When you configure application routing, you can either route all traffic or only private traffic (also known as RFC1918 traffic) into your virtual network. You configure this behavior through the Route All setting. If Route All is disabled, your app only routes private traffic into your virtual network. If you want to route all your outbound traffic into your virtual network, make sure that Route All is enabled.
- When Route All is enabled, all traffic is subject to the NSGs and UDRs that are applied to your integration subnet. When all traffic routing is enabled, outbound traffic is still sent from the addresses that are listed in your app properties, unless you provide routes that direct the traffic elsewhere.
- Windows containers don't support routing App Service Key Vault references or pulling custom container images over virtual network integration.
- Regional virtual network integration can't use port 25.
We recommend that you use the Route All configuration setting to enable routing of all traffic. Using the configuration setting allows you to audit the behavior with a built-in policy. The existing WEBSITE_VNET_ROUTE_ALL app setting can still be used, and you can enable all traffic routing with either setting.
You can use route tables to route outbound traffic from your app to wherever you want. Route tables affect your destination traffic. When Route All is disabled in application routing, only private traffic (RFC1918) is affected by your route tables. Common destinations can include firewall devices or gateways. Routes that are set on your integration subnet won't affect replies to inbound app requests.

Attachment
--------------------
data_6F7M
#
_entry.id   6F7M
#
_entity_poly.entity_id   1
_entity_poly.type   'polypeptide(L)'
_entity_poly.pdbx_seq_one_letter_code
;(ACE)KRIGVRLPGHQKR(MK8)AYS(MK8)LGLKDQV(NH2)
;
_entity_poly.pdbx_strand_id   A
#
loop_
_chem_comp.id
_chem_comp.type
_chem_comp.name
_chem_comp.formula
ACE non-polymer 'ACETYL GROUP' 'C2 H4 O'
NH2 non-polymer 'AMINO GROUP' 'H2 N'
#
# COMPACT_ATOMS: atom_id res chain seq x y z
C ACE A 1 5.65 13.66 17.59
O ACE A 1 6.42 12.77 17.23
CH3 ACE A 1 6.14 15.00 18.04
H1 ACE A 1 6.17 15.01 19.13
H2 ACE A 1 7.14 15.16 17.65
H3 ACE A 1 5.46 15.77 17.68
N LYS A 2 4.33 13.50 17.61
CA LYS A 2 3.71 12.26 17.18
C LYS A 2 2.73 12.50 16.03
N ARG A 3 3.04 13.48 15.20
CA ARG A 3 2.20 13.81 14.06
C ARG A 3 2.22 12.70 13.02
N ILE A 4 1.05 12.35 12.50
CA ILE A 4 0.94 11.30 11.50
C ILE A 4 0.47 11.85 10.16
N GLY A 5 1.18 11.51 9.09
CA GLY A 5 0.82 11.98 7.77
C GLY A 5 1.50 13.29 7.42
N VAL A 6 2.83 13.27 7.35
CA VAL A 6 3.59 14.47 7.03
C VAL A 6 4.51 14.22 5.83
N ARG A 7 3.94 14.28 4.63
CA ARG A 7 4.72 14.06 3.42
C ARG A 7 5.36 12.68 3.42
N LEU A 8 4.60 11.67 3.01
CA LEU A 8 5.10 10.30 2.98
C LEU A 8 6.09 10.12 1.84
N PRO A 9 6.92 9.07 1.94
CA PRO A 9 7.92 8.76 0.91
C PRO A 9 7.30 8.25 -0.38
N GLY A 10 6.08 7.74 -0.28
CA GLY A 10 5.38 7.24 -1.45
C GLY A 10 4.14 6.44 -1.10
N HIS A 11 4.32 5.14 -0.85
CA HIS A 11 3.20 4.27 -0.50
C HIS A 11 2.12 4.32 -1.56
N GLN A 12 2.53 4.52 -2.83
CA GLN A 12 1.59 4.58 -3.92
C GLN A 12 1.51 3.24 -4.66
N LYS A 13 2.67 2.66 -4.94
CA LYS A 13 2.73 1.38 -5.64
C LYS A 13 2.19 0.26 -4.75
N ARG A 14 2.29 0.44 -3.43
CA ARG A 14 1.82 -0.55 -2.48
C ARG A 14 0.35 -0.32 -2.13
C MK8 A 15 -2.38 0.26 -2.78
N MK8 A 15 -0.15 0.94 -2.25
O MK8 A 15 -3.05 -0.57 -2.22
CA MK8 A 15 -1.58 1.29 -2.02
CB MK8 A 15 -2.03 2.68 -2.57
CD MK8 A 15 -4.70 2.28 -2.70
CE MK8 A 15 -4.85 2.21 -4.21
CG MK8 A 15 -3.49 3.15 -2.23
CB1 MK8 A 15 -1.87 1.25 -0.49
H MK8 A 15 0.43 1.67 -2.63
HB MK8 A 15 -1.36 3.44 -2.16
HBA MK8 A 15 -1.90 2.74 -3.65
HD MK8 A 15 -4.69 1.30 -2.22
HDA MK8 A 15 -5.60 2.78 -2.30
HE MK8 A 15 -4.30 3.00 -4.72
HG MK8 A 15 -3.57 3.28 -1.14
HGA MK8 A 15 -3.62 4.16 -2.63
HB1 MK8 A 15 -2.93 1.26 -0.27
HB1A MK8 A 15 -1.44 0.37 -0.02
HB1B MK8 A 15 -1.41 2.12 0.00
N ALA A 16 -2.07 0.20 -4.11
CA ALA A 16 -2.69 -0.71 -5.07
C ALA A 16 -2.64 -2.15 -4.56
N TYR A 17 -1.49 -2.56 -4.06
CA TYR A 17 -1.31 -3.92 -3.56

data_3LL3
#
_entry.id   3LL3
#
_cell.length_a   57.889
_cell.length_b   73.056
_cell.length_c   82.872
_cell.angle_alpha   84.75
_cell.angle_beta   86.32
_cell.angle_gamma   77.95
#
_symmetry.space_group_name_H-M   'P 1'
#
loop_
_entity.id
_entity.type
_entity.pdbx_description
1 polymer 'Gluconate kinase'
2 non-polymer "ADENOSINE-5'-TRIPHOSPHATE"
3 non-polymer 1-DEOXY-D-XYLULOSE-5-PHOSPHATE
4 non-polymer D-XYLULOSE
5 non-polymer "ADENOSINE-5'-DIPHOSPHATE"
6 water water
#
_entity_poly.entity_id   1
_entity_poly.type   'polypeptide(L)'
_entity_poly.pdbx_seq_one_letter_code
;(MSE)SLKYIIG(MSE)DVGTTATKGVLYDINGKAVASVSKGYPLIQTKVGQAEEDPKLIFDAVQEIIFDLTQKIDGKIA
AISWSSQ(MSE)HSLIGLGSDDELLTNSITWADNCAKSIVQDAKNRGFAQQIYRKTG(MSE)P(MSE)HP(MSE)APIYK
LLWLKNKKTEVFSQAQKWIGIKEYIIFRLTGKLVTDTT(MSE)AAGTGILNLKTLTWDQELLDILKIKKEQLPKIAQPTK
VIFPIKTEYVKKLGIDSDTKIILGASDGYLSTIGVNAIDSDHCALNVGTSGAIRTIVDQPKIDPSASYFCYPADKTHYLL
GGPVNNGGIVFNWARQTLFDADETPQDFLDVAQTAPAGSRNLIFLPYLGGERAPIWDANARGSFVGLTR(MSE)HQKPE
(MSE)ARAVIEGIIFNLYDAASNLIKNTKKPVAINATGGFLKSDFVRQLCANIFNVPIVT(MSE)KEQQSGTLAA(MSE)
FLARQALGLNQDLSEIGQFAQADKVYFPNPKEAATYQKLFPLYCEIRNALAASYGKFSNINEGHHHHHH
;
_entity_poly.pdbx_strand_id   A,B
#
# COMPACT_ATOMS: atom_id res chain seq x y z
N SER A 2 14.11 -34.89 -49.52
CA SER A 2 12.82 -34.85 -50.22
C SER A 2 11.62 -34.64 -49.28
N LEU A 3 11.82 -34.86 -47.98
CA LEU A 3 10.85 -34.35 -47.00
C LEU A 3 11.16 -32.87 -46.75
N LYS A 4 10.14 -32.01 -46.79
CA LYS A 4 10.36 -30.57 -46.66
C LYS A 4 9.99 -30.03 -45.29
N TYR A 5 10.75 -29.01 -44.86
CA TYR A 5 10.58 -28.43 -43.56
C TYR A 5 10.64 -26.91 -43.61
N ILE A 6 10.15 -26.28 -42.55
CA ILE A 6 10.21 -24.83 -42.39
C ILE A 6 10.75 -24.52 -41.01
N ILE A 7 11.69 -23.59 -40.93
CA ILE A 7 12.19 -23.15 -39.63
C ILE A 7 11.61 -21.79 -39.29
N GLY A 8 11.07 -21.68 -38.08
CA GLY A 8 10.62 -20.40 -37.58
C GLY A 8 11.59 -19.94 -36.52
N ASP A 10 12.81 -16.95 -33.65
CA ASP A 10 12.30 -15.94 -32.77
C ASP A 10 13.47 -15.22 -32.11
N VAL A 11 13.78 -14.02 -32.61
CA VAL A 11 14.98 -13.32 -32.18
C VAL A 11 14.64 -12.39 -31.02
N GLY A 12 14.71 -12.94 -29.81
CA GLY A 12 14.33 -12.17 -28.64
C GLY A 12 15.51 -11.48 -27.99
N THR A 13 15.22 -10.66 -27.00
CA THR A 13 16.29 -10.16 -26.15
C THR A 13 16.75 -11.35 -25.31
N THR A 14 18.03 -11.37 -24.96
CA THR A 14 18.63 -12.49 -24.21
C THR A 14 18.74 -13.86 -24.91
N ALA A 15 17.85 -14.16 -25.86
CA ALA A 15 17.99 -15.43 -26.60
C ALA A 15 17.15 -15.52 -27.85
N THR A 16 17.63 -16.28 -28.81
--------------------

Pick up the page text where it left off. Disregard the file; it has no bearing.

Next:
When you want to route all outbound traffic on-premises, you can use a route table to send all outbound traffic to your Azure ExpressRoute gateway. If you do route traffic to a gateway, set routes in the external network to send any replies back.
Border Gateway Protocol (BGP) routes also affect your app traffic. If you have BGP routes from something like an ExpressRoute gateway, your app outbound traffic is affected. Similar to user-defined routes, BGP routes affect traffic according to your routing scope setting.